Posted November 5th, 2019 by Nicole Mihalos and filed in Uncategorized
Comments Off on Tanglewood’s President speaks about business and workforce development
Why is President, Alan Stein, speaking out about business and workforce development?
“Over the years, as Tanglewood has grown, the organizational structure of our team has not always kept up with our growth. If you’ve ever started or owned a company, you might recognize these growth signs…
Our bookkeeper… jumped in to take on HR… then safety… not because it was her job, but because she was there!” This haphazard approach to organizational planning held us back until we started to use a ‘Clean Sheet’ approach to building THE RIGHT team for our business.
It has allowed us to build many more beautiful, light-filled conservatories for the people we serve!”
Alan recently spoke at the 2019
Manufacturing Innovation Conference with Steve Lantz of MD MEP on a ‘Clean
Sheet’ approach to organizational development.
According to Steve, “as companies grow, they are often not positioned to support the long term growth of the organization. Throughout the growth process, different maturity points require an evaluation of the organization, the positions within the organization and the people and talent required to fill those roles.” Alan spoke about how Tanglewood used the “Clean Sheet” process to identify the positions and tasks required to support the organization moving forward.
We are excited about the opportunities for our clients and team members as we continue to grow! We have some great projects coming up. See what else is happening within Tanglewood!
This Palm House is an elegant creation from another time – the 19th Century. Inside, full size palm trees and a seating area with a grand fireplace will create an oasis for mental, physical, and spiritual health.
Comments Off on 2019 Events | A Celebration of Art & Architecture
Are you a lover of art, architecture, and nature?
Since the 19th Century, people have been drawn to the transparent nature of conservatories. They allow us to feel more connected to the natural world without being exposed to the elements. Today, architects, builders, and even artists, such as Dale Chihuly, continue to design and build conservatories to create this inviting atmosphere.
“I want people to be OVERWHELMED WITH LIGHT AND COLOR in the same way that they’ve never experienced.”
At a young age, Chihuly became fascinated with old-world conservatories and greenhouses and began to travel the world to study them. Years later, as his passion grew, he began to host art exhibits inside the great botanical conservatories around the world, bringing art enthusiasts and garden lovers together to experience both in a new way!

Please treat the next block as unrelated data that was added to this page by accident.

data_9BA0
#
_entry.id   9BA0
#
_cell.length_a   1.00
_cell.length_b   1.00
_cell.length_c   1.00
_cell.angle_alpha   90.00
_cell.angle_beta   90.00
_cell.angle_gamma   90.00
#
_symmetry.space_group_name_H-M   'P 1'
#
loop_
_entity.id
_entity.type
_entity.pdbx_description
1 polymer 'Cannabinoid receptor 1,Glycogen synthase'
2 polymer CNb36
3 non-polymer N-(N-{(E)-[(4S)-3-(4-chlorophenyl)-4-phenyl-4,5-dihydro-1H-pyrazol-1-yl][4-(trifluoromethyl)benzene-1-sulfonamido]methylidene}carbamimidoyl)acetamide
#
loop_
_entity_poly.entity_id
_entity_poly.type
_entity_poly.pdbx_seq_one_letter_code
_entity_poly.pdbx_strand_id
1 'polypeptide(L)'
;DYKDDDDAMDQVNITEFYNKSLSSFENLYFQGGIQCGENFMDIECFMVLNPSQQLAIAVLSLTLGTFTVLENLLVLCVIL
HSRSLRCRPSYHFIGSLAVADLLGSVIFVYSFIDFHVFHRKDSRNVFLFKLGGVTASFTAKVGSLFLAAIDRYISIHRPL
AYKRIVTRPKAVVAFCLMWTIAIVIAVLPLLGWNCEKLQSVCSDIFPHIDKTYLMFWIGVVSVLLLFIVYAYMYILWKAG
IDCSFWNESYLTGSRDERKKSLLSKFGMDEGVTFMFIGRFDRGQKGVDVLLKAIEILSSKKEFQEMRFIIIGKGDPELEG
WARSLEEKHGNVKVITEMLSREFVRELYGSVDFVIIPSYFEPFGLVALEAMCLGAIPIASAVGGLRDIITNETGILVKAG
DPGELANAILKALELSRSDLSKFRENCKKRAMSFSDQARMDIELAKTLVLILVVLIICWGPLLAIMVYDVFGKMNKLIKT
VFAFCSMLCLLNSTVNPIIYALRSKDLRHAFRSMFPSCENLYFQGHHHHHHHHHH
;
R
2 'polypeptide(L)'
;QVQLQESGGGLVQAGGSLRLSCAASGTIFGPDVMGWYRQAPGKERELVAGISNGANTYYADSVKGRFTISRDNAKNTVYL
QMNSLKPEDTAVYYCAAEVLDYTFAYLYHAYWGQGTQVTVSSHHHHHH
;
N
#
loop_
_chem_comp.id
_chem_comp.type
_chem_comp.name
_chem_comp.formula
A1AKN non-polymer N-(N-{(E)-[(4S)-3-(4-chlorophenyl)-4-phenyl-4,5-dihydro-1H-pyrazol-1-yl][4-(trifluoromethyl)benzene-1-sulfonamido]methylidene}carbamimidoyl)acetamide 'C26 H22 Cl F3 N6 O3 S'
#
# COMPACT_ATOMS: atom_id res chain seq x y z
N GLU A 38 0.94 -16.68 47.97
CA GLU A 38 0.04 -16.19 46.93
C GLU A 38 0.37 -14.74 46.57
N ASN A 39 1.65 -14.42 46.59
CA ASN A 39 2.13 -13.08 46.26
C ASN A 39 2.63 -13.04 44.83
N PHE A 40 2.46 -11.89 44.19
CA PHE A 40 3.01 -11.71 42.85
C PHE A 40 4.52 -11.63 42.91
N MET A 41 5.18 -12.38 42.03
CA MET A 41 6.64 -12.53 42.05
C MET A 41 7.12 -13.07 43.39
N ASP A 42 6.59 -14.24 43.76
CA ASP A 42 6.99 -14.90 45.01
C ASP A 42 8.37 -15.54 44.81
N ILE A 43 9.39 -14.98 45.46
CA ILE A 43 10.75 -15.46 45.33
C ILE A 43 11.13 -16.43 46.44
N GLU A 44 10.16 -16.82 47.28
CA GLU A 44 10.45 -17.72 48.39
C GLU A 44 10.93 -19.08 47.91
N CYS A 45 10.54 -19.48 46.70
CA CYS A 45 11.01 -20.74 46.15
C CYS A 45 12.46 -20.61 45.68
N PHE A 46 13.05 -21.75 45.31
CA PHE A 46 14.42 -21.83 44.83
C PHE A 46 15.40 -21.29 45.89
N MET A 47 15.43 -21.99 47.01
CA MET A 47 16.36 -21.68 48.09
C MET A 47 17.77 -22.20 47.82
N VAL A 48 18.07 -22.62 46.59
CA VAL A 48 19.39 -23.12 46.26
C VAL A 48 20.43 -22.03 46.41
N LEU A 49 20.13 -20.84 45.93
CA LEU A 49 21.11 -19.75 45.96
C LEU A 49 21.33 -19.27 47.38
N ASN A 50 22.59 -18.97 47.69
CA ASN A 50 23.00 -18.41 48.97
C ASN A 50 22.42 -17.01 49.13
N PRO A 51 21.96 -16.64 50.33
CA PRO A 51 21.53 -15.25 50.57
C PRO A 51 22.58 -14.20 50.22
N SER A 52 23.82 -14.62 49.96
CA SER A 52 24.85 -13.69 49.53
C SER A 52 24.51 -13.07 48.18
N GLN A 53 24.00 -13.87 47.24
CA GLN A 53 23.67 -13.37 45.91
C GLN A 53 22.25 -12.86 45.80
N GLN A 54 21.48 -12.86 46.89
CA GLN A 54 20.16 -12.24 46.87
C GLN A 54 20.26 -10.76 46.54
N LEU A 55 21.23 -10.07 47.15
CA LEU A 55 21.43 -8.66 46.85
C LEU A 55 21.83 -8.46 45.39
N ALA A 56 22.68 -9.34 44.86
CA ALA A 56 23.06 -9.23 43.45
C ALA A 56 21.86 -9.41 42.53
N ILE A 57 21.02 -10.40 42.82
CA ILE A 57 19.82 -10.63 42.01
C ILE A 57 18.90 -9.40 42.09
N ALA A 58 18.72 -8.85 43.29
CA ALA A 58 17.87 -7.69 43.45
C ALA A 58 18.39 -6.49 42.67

If you haven’t already, visit Franklin Park Conservatory and EXPERIENCE THE MAGIC OF ART UNDER GLASS! For more information about the exhibition, click HERE!
CLICK BELOW to stay in touch about upcoming events, projects, renovation ideas and trends, garden escapes and more!
Comments Off on Changing the next generation workforce
Imagine… changing the life of a high school student in one semester
“My son was the type of kid who never really had any direction. Because of the AMP program, he’s more sure of himself and what he wants in a career.”
Tanglewood’s non-profit, the Untangled Minds Foundation, developed the AMP program to build the next generation workforce. See what this mother had to say about her son’s transformation and the amazing AMP program.
Do you want to know more about the AMP program? Visit untangledminds.org or email email@example.com.
Comments Off on Health by Design: A Profession Promoting Health and Healing
Do you remember when homes, schools, offices, and even
hospitals and wellness centers were designed to minimize the “distractions” of the outside world?
As we further understand the health benefits access to the
natural world have on our well-being, architects and designers have embraced
the inclusion of nature as an essential element in their designs.
“Roger Ulrich’s research documenting the healing power of nature in the clinical context of a hospital was a watershed moment for the design industry.”
Architects and designers create spaces that transform the
atmosphere of a room; the blend of building and nature promote health and
healing; they make us feel happy, safe, and motivated. Increased exposure to
the natural world provides vitamin C, increases
energy, improves our mood, and has even shown to increase productivity. In
a later study, Biophilic design: Strategies to generate wellness and
productivity, Edward Clark, LEED AP BD+C and Christopher Flint Chatto,